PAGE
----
Zuppero presents the reader with a collection of photos of ice moons he thinks humans could inhabit but believes "we are still the wrong species": it's too expensive and "we're broke". In the end the dream passes him by, but he clearly had a hell of a time chasing it.

You can read To Inhabit The Solar System here (pdf).

Secure remote control for conventional and virtual desktops

More from The Register

next story
Gigantic toothless 'DRAGONS' dominated Earth's early skies
Gummy pterosaurs outlived toothy competitors
Vulture 2 takes a battering in 100km/h test run
Still in one piece, but we're going to need MORE POWER
TRIANGULAR orbits will help Rosetta to get up close with Comet 67P
Probe will be just 10km from Space Duck in October
Boffins ID freakish spine-smothered prehistoric critter: The CLAW gave it away
Bizarre-looking creature actually related to velvet worms
CRR-CRRRK, beep, beep: Mars space truck backs out of slippery sand trap
Curiosity finds new drilling target after course correction
'Leccy racer whacks petrols in Oz race
ELMOFO rakes in two wins in sanctioned race
Astronomers scramble for obs on new comet
Amateur gets fifth confirmed discovery
Boffins build CYBORG-MOTHRA but not for evil: For search & rescue
This tiny bio-bot will chew through your clothes then save your life
What does a flashmob of 1,024 robots look like? Just like this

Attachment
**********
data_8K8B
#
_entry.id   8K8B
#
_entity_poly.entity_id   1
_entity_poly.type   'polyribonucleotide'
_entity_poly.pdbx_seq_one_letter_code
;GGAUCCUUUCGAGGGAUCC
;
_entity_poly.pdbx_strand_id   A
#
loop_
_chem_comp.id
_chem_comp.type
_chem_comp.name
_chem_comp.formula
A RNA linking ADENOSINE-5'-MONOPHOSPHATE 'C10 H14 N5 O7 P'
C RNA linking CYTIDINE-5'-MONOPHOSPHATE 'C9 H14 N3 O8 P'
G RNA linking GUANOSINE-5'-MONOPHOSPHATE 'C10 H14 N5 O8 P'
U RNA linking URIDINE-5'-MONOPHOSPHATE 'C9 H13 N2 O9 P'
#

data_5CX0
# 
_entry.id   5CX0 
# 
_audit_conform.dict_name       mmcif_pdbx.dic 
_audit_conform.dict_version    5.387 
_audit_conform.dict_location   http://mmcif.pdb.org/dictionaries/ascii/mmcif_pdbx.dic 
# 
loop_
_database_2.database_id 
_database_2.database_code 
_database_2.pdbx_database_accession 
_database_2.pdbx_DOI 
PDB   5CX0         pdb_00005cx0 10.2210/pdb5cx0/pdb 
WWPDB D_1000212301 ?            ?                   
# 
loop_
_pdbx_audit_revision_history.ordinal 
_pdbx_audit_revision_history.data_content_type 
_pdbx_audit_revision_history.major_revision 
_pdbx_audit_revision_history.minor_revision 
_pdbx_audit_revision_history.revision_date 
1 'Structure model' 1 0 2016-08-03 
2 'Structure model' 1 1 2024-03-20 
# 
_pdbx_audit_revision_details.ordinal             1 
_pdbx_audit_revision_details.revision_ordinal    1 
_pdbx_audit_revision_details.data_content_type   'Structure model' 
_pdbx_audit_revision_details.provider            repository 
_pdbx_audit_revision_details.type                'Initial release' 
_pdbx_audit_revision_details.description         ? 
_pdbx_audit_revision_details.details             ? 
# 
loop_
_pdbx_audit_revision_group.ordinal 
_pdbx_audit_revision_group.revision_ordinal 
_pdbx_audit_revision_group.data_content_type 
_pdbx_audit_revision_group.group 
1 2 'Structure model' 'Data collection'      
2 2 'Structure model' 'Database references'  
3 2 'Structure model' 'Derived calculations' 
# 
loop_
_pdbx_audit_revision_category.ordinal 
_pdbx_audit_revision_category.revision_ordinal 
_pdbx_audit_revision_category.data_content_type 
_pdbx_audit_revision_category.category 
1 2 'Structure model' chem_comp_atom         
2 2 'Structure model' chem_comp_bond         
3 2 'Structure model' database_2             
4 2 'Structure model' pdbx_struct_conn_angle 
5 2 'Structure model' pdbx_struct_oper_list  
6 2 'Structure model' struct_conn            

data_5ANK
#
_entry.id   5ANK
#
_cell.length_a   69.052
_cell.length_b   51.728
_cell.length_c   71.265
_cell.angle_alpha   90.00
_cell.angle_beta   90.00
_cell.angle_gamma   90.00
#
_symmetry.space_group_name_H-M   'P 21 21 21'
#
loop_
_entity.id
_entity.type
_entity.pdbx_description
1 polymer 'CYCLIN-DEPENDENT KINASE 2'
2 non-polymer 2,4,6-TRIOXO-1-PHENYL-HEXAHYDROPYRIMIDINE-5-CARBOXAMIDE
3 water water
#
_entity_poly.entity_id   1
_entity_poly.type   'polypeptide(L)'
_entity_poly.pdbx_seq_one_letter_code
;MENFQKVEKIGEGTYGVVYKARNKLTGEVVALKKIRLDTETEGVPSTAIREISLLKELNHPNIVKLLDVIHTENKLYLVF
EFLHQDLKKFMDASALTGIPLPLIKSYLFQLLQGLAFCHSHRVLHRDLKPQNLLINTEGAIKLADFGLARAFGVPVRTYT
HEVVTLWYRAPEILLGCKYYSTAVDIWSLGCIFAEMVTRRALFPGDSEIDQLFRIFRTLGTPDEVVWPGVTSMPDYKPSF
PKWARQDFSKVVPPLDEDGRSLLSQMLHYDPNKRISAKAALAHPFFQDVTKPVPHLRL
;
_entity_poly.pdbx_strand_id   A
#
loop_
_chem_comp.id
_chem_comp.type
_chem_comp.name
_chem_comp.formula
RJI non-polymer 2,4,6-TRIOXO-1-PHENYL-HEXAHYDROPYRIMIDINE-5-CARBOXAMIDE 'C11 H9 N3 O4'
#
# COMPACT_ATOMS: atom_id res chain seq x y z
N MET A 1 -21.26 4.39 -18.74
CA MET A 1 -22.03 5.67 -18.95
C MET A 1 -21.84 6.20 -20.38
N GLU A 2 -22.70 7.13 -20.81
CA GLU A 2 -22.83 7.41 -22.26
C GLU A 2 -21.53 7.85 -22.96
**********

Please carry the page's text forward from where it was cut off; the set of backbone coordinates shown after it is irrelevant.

Sorry, Harvard, did you say kilobots or KILLER BOTS?
prev story

Whitepapers

Implementing global e-invoicing with guaranteed legal certainty
Explaining the role local tax compliance plays in successful supply chain management and e-business and how leading global brands are addressing this.
Top 10 endpoint backup mistakes
Avoid the ten endpoint backup mistakes to ensure that your critical corporate data is protected and end user productivity is improved.
Top 8 considerations to enable and simplify mobility
In this whitepaper learn how to successfully add mobile capabilities simply and cost effectively.
Rethinking backup and recovery in the modern data center
Combining intelligence, operational analytics, and automation to enable efficient, data-driven IT organizations using the HP ABR approach.
Reg Reader Research: SaaS based Email and Office Productivity Tools
Read this Reg reader report which provides advice and guidance for SMBs towards the use of SaaS based email and Office productivity tools.